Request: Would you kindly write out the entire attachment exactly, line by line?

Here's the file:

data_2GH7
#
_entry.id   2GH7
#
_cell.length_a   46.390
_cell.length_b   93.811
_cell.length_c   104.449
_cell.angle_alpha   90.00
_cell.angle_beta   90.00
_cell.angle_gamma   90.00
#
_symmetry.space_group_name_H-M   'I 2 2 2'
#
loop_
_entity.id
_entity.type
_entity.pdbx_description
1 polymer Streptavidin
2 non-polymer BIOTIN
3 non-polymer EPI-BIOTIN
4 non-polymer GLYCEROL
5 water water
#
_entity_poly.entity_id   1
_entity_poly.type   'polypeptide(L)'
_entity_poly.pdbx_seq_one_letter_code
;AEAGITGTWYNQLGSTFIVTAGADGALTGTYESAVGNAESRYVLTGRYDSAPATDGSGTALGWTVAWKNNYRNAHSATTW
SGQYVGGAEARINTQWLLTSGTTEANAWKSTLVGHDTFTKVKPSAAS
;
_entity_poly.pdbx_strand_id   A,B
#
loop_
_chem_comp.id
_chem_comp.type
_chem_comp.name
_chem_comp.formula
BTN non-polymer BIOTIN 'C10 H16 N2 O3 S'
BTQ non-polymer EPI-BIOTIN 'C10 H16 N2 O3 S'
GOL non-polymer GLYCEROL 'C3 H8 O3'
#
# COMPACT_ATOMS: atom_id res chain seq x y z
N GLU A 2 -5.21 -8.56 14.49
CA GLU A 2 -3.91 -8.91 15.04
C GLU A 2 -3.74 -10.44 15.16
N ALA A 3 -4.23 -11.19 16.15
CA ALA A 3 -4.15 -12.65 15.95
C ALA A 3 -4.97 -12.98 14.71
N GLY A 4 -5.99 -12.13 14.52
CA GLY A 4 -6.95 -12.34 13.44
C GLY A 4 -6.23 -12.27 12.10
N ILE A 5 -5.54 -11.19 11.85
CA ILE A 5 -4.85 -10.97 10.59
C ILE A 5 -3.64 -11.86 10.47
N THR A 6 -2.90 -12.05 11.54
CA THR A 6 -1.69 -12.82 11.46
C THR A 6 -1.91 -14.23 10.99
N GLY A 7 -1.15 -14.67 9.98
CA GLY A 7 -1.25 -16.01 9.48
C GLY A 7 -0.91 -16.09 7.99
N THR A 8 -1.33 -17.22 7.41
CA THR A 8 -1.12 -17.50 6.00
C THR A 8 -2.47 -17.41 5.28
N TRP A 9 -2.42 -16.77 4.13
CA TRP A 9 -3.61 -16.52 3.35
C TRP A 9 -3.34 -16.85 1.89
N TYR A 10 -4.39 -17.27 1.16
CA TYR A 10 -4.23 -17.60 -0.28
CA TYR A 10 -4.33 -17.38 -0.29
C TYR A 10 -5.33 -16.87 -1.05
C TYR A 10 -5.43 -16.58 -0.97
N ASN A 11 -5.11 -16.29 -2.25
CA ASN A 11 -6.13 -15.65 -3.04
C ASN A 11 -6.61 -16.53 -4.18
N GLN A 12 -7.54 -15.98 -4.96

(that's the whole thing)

data_2GH7
#
_entry.id   2GH7
#
_cell.length_a   46.390
_cell.length_b   93.811
_cell.length_c   104.449
_cell.angle_alpha   90.00
_cell.angle_beta   90.00
_cell.angle_gamma   90.00
#
_symmetry.space_group_name_H-M   'I 2 2 2'
#
loop_
_entity.id
_entity.type
_entity.pdbx_description
1 polymer Streptavidin
2 non-polymer BIOTIN
3 non-polymer EPI-BIOTIN
4 non-polymer GLYCEROL
5 water water
#
_entity_poly.entity_id   1
_entity_poly.type   'polypeptide(L)'
_entity_poly.pdbx_seq_one_letter_code
;AEAGITGTWYNQLGSTFIVTAGADGALTGTYESAVGNAESRYVLTGRYDSAPATDGSGTALGWTVAWKNNYRNAHSATTW
SGQYVGGAEARINTQWLLTSGTTEANAWKSTLVGHDTFTKVKPSAAS
;
_entity_poly.pdbx_strand_id   A,B
#
loop_
_chem_comp.id
_chem_comp.type
_chem_comp.name
_chem_comp.formula
BTN non-polymer BIOTIN 'C10 H16 N2 O3 S'
BTQ non-polymer EPI-BIOTIN 'C10 H16 N2 O3 S'
GOL non-polymer GLYCEROL 'C3 H8 O3'
#
# COMPACT_ATOMS: atom_id res chain seq x y z
N GLU A 2 -5.21 -8.56 14.49
CA GLU A 2 -3.91 -8.91 15.04
C GLU A 2 -3.74 -10.44 15.16
N ALA A 3 -4.23 -11.19 16.15
CA ALA A 3 -4.15 -12.65 15.95
C ALA A 3 -4.97 -12.98 14.71
N GLY A 4 -5.99 -12.13 14.52
CA GLY A 4 -6.95 -12.34 13.44
C GLY A 4 -6.23 -12.27 12.10
N ILE A 5 -5.54 -11.19 11.85
CA ILE A 5 -4.85 -10.97 10.59
C ILE A 5 -3.64 -11.86 10.47
N THR A 6 -2.90 -12.05 11.54
CA THR A 6 -1.69 -12.82 11.46
C THR A 6 -1.91 -14.23 10.99
N GLY A 7 -1.15 -14.67 9.98
CA GLY A 7 -1.25 -16.01 9.48
C GLY A 7 -0.91 -16.09 7.99
N THR A 8 -1.33 -17.22 7.41
CA THR A 8 -1.12 -17.50 6.00
C THR A 8 -2.47 -17.41 5.28
N TRP A 9 -2.42 -16.77 4.13
CA TRP A 9 -3.61 -16.52 3.35
C TRP A 9 -3.34 -16.85 1.89
N TYR A 10 -4.39 -17.27 1.16
CA TYR A 10 -4.23 -17.60 -0.28
CA TYR A 10 -4.33 -17.38 -0.29
C TYR A 10 -5.33 -16.87 -1.05
C TYR A 10 -5.43 -16.58 -0.97
N ASN A 11 -5.11 -16.29 -2.25
CA ASN A 11 -6.13 -15.65 -3.04
C ASN A 11 -6.61 -16.53 -4.18
N GLN A 12 -7.54 -15.98 -4.96